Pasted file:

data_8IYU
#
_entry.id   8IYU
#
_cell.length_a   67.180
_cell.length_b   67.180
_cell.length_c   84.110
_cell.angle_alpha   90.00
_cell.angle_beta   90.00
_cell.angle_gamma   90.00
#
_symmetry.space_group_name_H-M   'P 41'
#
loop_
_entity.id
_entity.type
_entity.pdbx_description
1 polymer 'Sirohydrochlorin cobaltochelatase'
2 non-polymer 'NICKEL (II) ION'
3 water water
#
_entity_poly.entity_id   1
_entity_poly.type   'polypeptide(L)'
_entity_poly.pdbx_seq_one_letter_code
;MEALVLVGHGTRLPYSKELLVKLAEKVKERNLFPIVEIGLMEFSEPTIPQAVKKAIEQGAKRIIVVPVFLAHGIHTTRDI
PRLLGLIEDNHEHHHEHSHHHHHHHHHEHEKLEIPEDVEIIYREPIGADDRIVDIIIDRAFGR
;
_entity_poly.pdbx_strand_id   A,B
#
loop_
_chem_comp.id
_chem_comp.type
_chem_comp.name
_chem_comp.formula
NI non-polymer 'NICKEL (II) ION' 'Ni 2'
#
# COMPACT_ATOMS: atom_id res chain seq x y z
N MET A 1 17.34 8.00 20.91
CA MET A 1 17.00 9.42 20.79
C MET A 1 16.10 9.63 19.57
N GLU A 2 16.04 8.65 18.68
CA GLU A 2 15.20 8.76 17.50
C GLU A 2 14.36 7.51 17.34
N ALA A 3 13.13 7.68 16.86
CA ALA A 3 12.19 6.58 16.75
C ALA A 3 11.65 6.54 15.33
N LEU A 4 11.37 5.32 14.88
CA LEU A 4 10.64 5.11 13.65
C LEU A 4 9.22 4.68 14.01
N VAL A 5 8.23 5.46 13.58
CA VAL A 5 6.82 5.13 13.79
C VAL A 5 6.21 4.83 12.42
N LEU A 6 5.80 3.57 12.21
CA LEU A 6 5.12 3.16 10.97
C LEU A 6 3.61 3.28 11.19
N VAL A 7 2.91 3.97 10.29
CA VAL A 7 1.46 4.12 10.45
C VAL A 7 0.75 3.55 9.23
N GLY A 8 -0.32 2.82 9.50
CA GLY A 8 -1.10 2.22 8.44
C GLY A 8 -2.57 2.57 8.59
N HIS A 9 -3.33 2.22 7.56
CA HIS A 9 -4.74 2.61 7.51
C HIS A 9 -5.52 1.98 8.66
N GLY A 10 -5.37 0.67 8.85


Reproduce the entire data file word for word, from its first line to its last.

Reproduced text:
data_8IYU
#
_entry.id   8IYU
#
_cell.length_a   67.180
_cell.length_b   67.180
_cell.length_c   84.110
_cell.angle_alpha   90.00
_cell.angle_beta   90.00
_cell.angle_gamma   90.00
#
_symmetry.space_group_name_H-M   'P 41'
#
loop_
_entity.id
_entity.type
_entity.pdbx_description
1 polymer 'Sirohydrochlorin cobaltochelatase'
2 non-polymer 'NICKEL (II) ION'
3 water water
#
_entity_poly.entity_id   1
_entity_poly.type   'polypeptide(L)'
_entity_poly.pdbx_seq_one_letter_code
;MEALVLVGHGTRLPYSKELLVKLAEKVKERNLFPIVEIGLMEFSEPTIPQAVKKAIEQGAKRIIVVPVFLAHGIHTTRDI
PRLLGLIEDNHEHHHEHSHHHHHHHHHEHEKLEIPEDVEIIYREPIGADDRIVDIIIDRAFGR
;
_entity_poly.pdbx_strand_id   A,B
#
loop_
_chem_comp.id
_chem_comp.type
_chem_comp.name
_chem_comp.formula
NI non-polymer 'NICKEL (II) ION' 'Ni 2'
#
# COMPACT_ATOMS: atom_id res chain seq x y z
N MET A 1 17.34 8.00 20.91
CA MET A 1 17.00 9.42 20.79
C MET A 1 16.10 9.63 19.57
N GLU A 2 16.04 8.65 18.68
CA GLU A 2 15.20 8.76 17.50
C GLU A 2 14.36 7.51 17.34
N ALA A 3 13.13 7.68 16.86
CA ALA A 3 12.19 6.58 16.75
C ALA A 3 11.65 6.54 15.33
N LEU A 4 11.37 5.32 14.88
CA LEU A 4 10.64 5.11 13.65
C LEU A 4 9.22 4.68 14.01
N VAL A 5 8.23 5.46 13.58
CA VAL A 5 6.82 5.13 13.79
C VAL A 5 6.21 4.83 12.42
N LEU A 6 5.80 3.57 12.21
CA LEU A 6 5.12 3.16 10.97
C LEU A 6 3.61 3.28 11.19
N VAL A 7 2.91 3.97 10.29
CA VAL A 7 1.46 4.12 10.45
C VAL A 7 0.75 3.55 9.23
N GLY A 8 -0.32 2.82 9.50
CA GLY A 8 -1.10 2.22 8.44
C GLY A 8 -2.57 2.57 8.59
N HIS A 9 -3.33 2.22 7.56
CA HIS A 9 -4.74 2.61 7.51
C HIS A 9 -5.52 1.98 8.66
N GLY A 10 -5.37 0.67 8.85